V. Education, Knowledge and Skill Requirements The purpose of this section is to identify the requirements of the job. Do not list your personal
background. This may or may not be relevant. Rather, consider what you would look for if you had to hire someone to replace yourself in this job.
Two important factors should be considered.
1. State the minimum educational qualifications and knowledge to qualify for the position. State certifications or licenses only when
required by law. For many positions, experience may serve in lieu of formal education. For example, an accountant may not require a
certified public accountant license but may require at least two years professional level accounting experience for every year of
2. Indicate number of years and type(s) of previous experience normally required for this positions. State the type of skill that would be gained in
VI. Key Contacts While this section is self-explanatory, you should understand its use as a clarifier for information already collected. You should
also use it to ensure that you have comprehensively described your position.
Some things you may want to consider are:
contacts with other departments for support in solving problems or exchanging information;
the nature of the relationship with staff departments, i.e., interactions with accounting, etc;
the influences of management on the position;
contacts with other associations or organizations
Be sure to include the purpose of these contacts in order to give the reader a clear idea of the reason for these relationships with others inside and outside the
VII. Major Problems When describing the nature, variety and complexity of the problem solving of your job, you may related back to items already
noted in other sections. The value added in this section is some understanding as to what contributes to something being “typical or “complex.”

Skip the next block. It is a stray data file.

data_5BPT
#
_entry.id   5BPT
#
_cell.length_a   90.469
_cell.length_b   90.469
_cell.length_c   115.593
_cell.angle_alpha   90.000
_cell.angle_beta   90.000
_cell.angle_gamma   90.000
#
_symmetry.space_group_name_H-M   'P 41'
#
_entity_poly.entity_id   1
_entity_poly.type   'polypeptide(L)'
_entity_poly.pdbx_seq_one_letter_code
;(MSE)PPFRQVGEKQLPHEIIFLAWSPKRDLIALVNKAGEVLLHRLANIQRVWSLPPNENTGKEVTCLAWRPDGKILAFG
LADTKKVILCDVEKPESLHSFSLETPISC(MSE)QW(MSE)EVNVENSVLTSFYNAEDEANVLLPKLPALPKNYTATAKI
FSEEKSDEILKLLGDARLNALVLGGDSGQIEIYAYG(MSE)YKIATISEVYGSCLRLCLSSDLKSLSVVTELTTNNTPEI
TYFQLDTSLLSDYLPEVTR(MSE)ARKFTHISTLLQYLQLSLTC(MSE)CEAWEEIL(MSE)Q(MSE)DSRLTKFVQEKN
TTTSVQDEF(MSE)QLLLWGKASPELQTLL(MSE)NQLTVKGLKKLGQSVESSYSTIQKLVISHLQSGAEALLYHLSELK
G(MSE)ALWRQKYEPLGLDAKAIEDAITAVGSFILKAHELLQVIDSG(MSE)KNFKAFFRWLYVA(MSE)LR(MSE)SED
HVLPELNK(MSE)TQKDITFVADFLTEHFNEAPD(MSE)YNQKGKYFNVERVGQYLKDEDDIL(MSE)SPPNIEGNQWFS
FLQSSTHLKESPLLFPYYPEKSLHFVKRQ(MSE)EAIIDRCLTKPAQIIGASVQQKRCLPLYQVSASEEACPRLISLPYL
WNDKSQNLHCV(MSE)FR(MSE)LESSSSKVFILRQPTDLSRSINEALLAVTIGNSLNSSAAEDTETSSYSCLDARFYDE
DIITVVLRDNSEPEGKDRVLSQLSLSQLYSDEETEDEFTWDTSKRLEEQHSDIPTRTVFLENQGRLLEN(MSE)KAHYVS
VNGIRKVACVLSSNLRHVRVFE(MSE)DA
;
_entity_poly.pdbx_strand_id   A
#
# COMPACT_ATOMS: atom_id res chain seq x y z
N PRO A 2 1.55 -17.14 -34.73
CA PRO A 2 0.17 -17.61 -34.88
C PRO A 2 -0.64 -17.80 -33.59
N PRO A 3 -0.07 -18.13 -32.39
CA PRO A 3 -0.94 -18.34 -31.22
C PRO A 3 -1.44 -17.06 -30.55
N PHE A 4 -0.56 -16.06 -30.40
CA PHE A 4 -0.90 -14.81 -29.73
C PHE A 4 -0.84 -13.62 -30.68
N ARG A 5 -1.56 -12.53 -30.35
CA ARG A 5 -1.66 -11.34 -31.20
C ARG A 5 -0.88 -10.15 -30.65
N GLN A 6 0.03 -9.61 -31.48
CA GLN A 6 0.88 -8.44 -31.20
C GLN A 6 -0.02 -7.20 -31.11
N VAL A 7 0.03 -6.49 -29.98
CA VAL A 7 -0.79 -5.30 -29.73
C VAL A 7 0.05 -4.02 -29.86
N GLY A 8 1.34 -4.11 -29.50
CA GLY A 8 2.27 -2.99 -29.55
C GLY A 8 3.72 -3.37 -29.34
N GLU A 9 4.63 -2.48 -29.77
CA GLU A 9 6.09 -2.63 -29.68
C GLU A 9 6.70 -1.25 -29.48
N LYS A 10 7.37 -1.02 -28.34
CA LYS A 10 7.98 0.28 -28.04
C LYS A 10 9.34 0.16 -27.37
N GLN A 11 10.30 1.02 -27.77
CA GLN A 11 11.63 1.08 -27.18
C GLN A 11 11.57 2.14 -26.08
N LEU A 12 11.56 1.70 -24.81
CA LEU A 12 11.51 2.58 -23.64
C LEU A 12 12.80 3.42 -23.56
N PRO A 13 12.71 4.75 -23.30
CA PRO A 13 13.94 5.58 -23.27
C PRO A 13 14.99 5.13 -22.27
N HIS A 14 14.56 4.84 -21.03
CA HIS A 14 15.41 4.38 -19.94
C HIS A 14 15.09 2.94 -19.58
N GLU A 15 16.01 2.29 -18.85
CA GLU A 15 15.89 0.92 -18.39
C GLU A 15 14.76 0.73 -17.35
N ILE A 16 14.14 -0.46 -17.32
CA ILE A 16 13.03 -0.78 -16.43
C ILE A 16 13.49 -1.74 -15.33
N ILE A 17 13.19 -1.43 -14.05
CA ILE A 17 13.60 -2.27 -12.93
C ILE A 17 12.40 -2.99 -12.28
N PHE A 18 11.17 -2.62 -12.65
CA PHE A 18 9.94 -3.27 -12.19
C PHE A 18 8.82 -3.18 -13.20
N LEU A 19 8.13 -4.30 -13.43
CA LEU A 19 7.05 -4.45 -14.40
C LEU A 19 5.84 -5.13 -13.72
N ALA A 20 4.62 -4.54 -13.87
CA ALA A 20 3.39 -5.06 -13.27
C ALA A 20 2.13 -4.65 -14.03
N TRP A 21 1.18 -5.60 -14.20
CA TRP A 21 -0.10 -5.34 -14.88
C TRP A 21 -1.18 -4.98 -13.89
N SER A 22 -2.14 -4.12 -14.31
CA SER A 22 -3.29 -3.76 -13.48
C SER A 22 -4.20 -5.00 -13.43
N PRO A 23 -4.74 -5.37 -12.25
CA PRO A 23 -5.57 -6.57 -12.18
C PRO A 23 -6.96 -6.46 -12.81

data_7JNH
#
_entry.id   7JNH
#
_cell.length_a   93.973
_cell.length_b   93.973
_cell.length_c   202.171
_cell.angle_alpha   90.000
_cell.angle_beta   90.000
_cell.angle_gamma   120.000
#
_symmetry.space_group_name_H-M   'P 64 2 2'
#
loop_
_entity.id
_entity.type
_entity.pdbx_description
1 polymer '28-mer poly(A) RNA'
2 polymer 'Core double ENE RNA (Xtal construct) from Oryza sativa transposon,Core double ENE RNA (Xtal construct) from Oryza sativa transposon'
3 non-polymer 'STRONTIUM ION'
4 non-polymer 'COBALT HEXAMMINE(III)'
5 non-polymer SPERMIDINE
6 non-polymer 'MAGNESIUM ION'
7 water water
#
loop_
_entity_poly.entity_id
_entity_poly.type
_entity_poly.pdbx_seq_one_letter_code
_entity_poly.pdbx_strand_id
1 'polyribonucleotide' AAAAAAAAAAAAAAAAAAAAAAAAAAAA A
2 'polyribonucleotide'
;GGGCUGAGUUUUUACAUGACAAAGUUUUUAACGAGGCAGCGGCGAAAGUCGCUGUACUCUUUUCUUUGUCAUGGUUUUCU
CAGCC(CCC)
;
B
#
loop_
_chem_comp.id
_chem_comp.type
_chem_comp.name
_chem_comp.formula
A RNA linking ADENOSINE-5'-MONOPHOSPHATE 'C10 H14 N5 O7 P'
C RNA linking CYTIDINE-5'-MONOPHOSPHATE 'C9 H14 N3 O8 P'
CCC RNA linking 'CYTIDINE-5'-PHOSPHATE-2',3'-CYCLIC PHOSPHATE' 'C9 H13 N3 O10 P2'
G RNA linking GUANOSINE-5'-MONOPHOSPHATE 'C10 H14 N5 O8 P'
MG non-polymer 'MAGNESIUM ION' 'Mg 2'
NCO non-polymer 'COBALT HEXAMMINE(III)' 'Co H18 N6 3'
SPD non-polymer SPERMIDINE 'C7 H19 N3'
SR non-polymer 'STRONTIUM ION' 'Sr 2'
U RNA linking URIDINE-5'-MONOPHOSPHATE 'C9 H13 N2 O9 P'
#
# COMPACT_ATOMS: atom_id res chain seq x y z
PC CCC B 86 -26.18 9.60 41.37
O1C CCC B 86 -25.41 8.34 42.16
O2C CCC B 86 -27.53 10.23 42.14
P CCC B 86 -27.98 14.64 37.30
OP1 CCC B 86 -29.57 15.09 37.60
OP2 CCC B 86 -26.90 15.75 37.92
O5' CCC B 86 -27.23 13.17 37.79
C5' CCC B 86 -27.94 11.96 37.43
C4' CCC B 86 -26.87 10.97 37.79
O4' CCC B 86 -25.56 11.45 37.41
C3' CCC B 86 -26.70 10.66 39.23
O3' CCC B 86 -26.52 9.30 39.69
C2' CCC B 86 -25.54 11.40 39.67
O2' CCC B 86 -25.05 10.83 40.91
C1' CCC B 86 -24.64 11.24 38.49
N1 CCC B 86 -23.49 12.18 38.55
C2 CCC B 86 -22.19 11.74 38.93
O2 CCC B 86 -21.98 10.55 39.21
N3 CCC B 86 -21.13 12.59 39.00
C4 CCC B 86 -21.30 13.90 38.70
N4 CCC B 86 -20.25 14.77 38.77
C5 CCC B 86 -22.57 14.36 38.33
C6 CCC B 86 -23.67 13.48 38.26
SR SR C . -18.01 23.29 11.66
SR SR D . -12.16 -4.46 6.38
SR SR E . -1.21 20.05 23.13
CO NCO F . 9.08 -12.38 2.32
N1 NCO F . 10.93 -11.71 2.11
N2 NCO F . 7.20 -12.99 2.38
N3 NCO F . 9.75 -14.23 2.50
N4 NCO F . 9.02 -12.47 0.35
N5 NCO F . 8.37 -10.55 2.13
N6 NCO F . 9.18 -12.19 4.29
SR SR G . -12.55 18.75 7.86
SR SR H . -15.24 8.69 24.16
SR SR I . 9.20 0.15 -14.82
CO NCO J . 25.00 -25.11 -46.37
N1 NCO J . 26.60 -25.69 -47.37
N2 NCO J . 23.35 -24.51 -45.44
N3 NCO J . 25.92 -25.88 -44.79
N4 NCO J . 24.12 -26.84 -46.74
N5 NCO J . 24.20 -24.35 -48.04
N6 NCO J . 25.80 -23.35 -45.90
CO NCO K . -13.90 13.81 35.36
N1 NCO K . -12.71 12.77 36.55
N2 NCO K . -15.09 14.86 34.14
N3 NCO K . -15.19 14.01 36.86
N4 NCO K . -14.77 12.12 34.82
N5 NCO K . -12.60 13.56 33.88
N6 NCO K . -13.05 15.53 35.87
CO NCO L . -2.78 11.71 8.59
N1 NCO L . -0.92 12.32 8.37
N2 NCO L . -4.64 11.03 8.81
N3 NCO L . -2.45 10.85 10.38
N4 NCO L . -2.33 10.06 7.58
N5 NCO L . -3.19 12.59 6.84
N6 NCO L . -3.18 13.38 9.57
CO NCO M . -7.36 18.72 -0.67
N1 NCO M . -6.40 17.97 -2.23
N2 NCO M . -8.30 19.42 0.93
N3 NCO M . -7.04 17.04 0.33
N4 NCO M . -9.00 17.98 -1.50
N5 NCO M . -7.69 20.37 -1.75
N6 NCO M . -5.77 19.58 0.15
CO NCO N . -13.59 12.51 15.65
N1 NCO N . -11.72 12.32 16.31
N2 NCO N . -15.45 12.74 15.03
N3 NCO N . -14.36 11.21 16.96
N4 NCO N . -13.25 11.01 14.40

Some of the things you may want to consider in this section are in testing the most typical problems relating to your job and the most complex
problems that give you the biggest challenge and are the hardest part of your job.:
economic and environmental aspects;
job complexity; technical complexity or technological advancements in your area of expertise;
dual reporting relationships;
the scope of diversity of the job;
dealings with the public and governmental authorities and agencies;
changing regulations or reporting requirements; and
VIII. Authority and Decision-Making This section will assist in clarifying your interaction with, and role amongst, higher level managers, subordinates
and other employees within your organization. The specific items in this section relate to the types of decisions you have the authority to make on
your own versus those decisions which you refer to others for approval.
IX. General This is your opportunity to identify anything else which you feel is necessary to fully understand the dynamics of your job. Examples
might include: creativity required in the job; special projects and/or reports; externally imposed deadlines (those set by others than your
manager/supervisor); and high work volume.
When you have completed the Position Description Questionnaire and are satisfied you have told the complete story, sign the description and forward
it to your immediate manager/supervisor for his/her review.